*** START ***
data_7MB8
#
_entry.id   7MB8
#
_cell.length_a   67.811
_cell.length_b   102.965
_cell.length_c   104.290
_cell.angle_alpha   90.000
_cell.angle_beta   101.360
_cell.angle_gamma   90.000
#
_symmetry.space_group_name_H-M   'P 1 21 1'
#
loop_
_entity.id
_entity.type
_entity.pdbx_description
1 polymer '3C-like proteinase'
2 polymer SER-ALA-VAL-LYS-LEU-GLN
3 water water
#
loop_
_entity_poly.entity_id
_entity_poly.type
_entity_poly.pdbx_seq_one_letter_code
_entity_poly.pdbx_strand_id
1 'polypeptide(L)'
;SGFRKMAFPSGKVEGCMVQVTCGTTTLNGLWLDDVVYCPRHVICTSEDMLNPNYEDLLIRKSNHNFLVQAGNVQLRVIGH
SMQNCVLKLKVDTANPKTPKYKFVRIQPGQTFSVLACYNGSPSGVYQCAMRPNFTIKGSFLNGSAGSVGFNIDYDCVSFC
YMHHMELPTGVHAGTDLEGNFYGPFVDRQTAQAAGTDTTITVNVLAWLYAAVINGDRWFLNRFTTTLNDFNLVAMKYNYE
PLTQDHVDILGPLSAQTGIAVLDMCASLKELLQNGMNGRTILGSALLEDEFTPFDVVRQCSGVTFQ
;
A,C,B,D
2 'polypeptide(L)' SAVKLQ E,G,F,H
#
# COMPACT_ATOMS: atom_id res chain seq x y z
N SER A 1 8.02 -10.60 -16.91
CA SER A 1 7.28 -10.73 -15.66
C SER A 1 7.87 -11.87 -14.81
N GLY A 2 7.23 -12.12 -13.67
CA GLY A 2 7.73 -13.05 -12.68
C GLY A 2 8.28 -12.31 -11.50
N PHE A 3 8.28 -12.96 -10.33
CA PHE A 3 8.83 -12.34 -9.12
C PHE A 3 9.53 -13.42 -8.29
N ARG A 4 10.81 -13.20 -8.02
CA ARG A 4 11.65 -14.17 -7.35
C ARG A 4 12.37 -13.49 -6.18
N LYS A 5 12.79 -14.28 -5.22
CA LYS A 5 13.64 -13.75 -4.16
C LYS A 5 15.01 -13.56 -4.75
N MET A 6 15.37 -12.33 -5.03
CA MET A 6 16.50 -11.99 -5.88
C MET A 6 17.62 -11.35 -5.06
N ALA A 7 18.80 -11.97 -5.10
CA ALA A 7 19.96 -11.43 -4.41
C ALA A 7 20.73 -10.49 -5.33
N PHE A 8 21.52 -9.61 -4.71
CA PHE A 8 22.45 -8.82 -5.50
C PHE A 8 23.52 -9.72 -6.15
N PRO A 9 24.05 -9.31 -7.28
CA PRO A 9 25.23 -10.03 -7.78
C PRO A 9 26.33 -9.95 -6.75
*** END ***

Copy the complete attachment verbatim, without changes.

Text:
data_7MB8
#
_entry.id   7MB8
#
_cell.length_a   67.811
_cell.length_b   102.965
_cell.length_c   104.290
_cell.angle_alpha   90.000
_cell.angle_beta   101.360
_cell.angle_gamma   90.000
#
_symmetry.space_group_name_H-M   'P 1 21 1'
#
loop_
_entity.id
_entity.type
_entity.pdbx_description
1 polymer '3C-like proteinase'
2 polymer SER-ALA-VAL-LYS-LEU-GLN
3 water water
#
loop_
_entity_poly.entity_id
_entity_poly.type
_entity_poly.pdbx_seq_one_letter_code
_entity_poly.pdbx_strand_id
1 'polypeptide(L)'
;SGFRKMAFPSGKVEGCMVQVTCGTTTLNGLWLDDVVYCPRHVICTSEDMLNPNYEDLLIRKSNHNFLVQAGNVQLRVIGH
SMQNCVLKLKVDTANPKTPKYKFVRIQPGQTFSVLACYNGSPSGVYQCAMRPNFTIKGSFLNGSAGSVGFNIDYDCVSFC
YMHHMELPTGVHAGTDLEGNFYGPFVDRQTAQAAGTDTTITVNVLAWLYAAVINGDRWFLNRFTTTLNDFNLVAMKYNYE
PLTQDHVDILGPLSAQTGIAVLDMCASLKELLQNGMNGRTILGSALLEDEFTPFDVVRQCSGVTFQ
;
A,C,B,D
2 'polypeptide(L)' SAVKLQ E,G,F,H
#
# COMPACT_ATOMS: atom_id res chain seq x y z
N SER A 1 8.02 -10.60 -16.91
CA SER A 1 7.28 -10.73 -15.66
C SER A 1 7.87 -11.87 -14.81
N GLY A 2 7.23 -12.12 -13.67
CA GLY A 2 7.73 -13.05 -12.68
C GLY A 2 8.28 -12.31 -11.50
N PHE A 3 8.28 -12.96 -10.33
CA PHE A 3 8.83 -12.34 -9.12
C PHE A 3 9.53 -13.42 -8.29
N ARG A 4 10.81 -13.20 -8.02
CA ARG A 4 11.65 -14.17 -7.35
C ARG A 4 12.37 -13.49 -6.18
N LYS A 5 12.79 -14.28 -5.22
CA LYS A 5 13.64 -13.75 -4.16
C LYS A 5 15.01 -13.56 -4.75
N MET A 6 15.37 -12.33 -5.03
CA MET A 6 16.50 -11.99 -5.88
C MET A 6 17.62 -11.35 -5.06
N ALA A 7 18.80 -11.97 -5.10
CA ALA A 7 19.96 -11.43 -4.41
C ALA A 7 20.73 -10.49 -5.33
N PHE A 8 21.52 -9.61 -4.71
CA PHE A 8 22.45 -8.82 -5.50
C PHE A 8 23.52 -9.72 -6.15
N PRO A 9 24.05 -9.31 -7.28
CA PRO A 9 25.23 -10.03 -7.78
C PRO A 9 26.33 -9.95 -6.75